Rahul Choudaha

A new wave of Indian students studying abroad

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New wave of Indian students abroad

This article originally appeared on CNBC. Rahul Choudaha is the Executive Vice President of Global Engagement and Research at Studyportals.

More than 5 million international students were studying outside their home country in 2016. With over 3,00,000 Indian students studying overseas, India is the second largest source of international students after China. However, in the recent times, the political turmoil triggered by the results of the UK’s referendum to leave European Union or Brexit and the American Presidential elections has also created an environment of restrictive immigration and visa policies in these countries. Will the number of Indian students studying abroad continue to grow in this environment?

A shift in destination preferences

The total number of Indian students overseas increased from 66,713 in 2000 to 3,01,406 in 2016, based on the analysis of data from UNESCO Institute of Statistics. This translates into 2,34,693 more students overseas in 2016 as compared to that in 2000—at a robust average annual growth rate of 22% in a span of 16 years. The growing aspirations of Indian students to access to global education reflects an expansion of high to middle-income families.

While the overall number of Indian students abroad has increased, it also experienced a phase of decline as an aftereffect of the global financial recession. The number of Indian students reached its peak of 210,649 in 2010 and then declined until 2013 to reach 190,358 students. Since then Indian students overseas started growing again to cross 3,00,000 in 2016.

Studying in the US is a dream of many students and families. In 2000, 59% of all Indian students overseas were enrolled in the US universities followed by 7% in Australia, 6% in the UK and less than 1% in Canada. This indicates a clear preference for the US as a destination for Indian students. This is primarily due to a high preference for master’s degrees in STEM programs which also offers pathways to work in the US through Optional Practical Training (OPT) and H-1B visa.

However, by 2016, the share of Indian students in the US dropped to 45% and the UK remained stagnant at 6 percent. In contrast, Australia gained to reach 15% and Canada to 7%. In other words, much of the growth in demand to study overseas was absorbed by Australia and Canada at expense of the US and the UK.

Influence of immigration policies

One of the biggest reasons for this shift in the share of Indian student overseas had been the pro-immigration policies of Canada and Australia. Majority of Indian students are highly-price-sensitive, value-maximisers who are constantly trying to search for options that lower cost and increase career opportunities. And, hence they are more sensitive to immigration and work policies.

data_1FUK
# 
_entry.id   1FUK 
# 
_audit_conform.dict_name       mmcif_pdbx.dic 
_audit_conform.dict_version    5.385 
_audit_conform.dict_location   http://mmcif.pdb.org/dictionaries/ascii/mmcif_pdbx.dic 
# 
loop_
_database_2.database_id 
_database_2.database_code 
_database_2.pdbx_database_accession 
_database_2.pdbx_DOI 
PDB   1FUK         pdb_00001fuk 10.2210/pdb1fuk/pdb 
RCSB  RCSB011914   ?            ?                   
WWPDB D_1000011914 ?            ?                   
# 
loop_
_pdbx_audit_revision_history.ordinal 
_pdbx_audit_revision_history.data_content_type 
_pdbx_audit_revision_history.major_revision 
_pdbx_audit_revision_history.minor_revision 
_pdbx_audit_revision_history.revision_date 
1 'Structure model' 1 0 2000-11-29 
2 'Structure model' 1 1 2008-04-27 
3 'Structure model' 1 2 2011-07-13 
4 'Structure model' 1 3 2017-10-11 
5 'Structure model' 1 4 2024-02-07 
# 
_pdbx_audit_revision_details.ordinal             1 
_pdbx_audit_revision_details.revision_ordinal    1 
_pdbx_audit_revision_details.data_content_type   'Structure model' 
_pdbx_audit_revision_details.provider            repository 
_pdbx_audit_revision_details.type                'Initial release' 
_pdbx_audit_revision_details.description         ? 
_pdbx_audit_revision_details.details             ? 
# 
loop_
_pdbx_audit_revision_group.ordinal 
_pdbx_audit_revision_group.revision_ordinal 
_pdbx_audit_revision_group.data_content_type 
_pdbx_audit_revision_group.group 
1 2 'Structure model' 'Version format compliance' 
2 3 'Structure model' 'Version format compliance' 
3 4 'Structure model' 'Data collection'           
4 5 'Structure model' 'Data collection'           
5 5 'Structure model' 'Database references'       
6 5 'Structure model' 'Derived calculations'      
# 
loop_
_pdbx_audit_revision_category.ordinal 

For example, Canada’s Post-Graduation Work Permit Program (PGWPP) introduced in 2006 allows students to gain work experience which qualifies for permanent residency in Canada. Likewise, from 1999 onwards, Australia’s point-based immigration policies were designed to encourage international students to pursue a permanent residency in Australia.

On the flip side when the UK announced the abolition of post-study work rights, the number of Indian students has plummeted from a peak of 38,677 in 2011 to 16,655 in 2016. This steep decline was so sharp that the number of Indian students in the UK in 2016 was same as that in 2005.

New segments of growth aspirations

The future demand for international education remains strong among Indian students. In 2018, over 17.7 million students used Studyportals to search for Master’s degrees and about 5.7 million – for Bachelor’s programmes. Our data shows an increase of 37% and 77%, respectively, from users located in India.

While the demand is strong, the unwelcoming visa and immigration policies pose a significant hurdle to translate that aspiration into reality to study abroad. India is at an inflexion point where two broad segments of students are emerging. The first segment is the traditional segment of price-sensitive, value-maximiser. The other emerging segment is the prestige-conscious, experience-seeker.

Value-maximisers will continue to search for options which offer more “value for money” mostly through master’s programmes. For example, in addition to traditional destinations, this segment will seek alternative destinations in the Middle East, Asia and Continental Europe offerings English-taught Programmes. For example, the number of Indian students in Germany has increased threefold between 2010-11 and 2016-17 to reach 15,529 students. Likewise, in line with the presence of large Indian diaspora in UAE, 30% of all international students are from India.

The new emerging segment of experience-seekers is concentrated at undergraduate level and fields of study beyond engineering and computer science. These students have higher financial resources to fund their education and are relatively less concerned about immigration and immediate work opportunities. Consider the growth in the number of Indian undergraduate students at University of British Columbia from 200 to 726 students — a 263% increase in just four years between 2013/14 and 2017/18.

In sum, the growth momentum of Indian students studying overseas hinges on their ability to afford overseas education. This, in turn, relies on the economic growth of India which will support the expansion of experience-seekers while favourable immigration and visa policies in destination countries will attract value-maximisers. Either way, international education is a life-changing experience which more Indian students should not only aspire for but also get access to.

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